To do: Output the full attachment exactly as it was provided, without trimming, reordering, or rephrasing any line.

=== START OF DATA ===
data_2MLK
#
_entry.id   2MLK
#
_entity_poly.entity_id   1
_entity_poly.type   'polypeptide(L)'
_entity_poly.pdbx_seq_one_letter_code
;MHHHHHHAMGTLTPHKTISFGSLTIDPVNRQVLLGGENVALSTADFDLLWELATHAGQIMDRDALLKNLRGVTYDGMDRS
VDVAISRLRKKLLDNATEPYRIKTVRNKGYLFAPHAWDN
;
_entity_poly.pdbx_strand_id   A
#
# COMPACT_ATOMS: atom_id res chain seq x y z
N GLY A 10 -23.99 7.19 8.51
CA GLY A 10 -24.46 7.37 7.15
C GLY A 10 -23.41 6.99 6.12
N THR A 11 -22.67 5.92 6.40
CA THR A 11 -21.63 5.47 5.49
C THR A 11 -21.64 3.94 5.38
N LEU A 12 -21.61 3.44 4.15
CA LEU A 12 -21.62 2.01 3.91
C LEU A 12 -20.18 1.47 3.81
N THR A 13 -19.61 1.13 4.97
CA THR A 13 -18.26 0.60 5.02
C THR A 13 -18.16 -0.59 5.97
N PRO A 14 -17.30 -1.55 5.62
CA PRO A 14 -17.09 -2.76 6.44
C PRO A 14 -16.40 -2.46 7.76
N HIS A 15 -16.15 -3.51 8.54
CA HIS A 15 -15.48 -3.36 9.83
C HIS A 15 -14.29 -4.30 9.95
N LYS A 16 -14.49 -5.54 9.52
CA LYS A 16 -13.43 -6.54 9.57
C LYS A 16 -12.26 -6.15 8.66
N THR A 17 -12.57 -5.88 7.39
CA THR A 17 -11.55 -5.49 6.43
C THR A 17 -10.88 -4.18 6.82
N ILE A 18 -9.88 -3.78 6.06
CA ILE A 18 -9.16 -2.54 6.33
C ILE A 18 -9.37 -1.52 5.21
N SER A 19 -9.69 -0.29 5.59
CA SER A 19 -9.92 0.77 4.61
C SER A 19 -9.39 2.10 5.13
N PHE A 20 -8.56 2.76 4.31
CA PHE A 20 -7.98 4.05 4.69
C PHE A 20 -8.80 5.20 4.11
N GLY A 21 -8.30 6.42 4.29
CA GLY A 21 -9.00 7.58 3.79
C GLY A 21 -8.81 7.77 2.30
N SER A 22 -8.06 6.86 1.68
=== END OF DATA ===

data_2MLK
#
_entry.id   2MLK
#
_entity_poly.entity_id   1
_entity_poly.type   'polypeptide(L)'
_entity_poly.pdbx_seq_one_letter_code
;MHHHHHHAMGTLTPHKTISFGSLTIDPVNRQVLLGGENVALSTADFDLLWELATHAGQIMDRDALLKNLRGVTYDGMDRS
VDVAISRLRKKLLDNATEPYRIKTVRNKGYLFAPHAWDN
;
_entity_poly.pdbx_strand_id   A
#
# COMPACT_ATOMS: atom_id res chain seq x y z
N GLY A 10 -23.99 7.19 8.51
CA GLY A 10 -24.46 7.37 7.15
C GLY A 10 -23.41 6.99 6.12
N THR A 11 -22.67 5.92 6.40
CA THR A 11 -21.63 5.47 5.49
C THR A 11 -21.64 3.94 5.38
N LEU A 12 -21.61 3.44 4.15
CA LEU A 12 -21.62 2.01 3.91
C LEU A 12 -20.18 1.47 3.81
N THR A 13 -19.61 1.13 4.97
CA THR A 13 -18.26 0.60 5.02
C THR A 13 -18.16 -0.59 5.97
N PRO A 14 -17.30 -1.55 5.62
CA PRO A 14 -17.09 -2.76 6.44
C PRO A 14 -16.40 -2.46 7.76
N HIS A 15 -16.15 -3.51 8.54
CA HIS A 15 -15.48 -3.36 9.83
C HIS A 15 -14.29 -4.30 9.95
N LYS A 16 -14.49 -5.54 9.52
CA LYS A 16 -13.43 -6.54 9.57
C LYS A 16 -12.26 -6.15 8.66
N THR A 17 -12.57 -5.88 7.39
CA THR A 17 -11.55 -5.49 6.43
C THR A 17 -10.88 -4.18 6.82
N ILE A 18 -9.88 -3.78 6.06
CA ILE A 18 -9.16 -2.54 6.33
C ILE A 18 -9.37 -1.52 5.21
N SER A 19 -9.69 -0.29 5.59
CA SER A 19 -9.92 0.77 4.61
C SER A 19 -9.39 2.10 5.13
N PHE A 20 -8.56 2.76 4.31
CA PHE A 20 -7.98 4.05 4.69
C PHE A 20 -8.80 5.20 4.11
N GLY A 21 -8.30 6.42 4.29
CA GLY A 21 -9.00 7.58 3.79
C GLY A 21 -8.81 7.77 2.30
N SER A 22 -8.06 6.86 1.68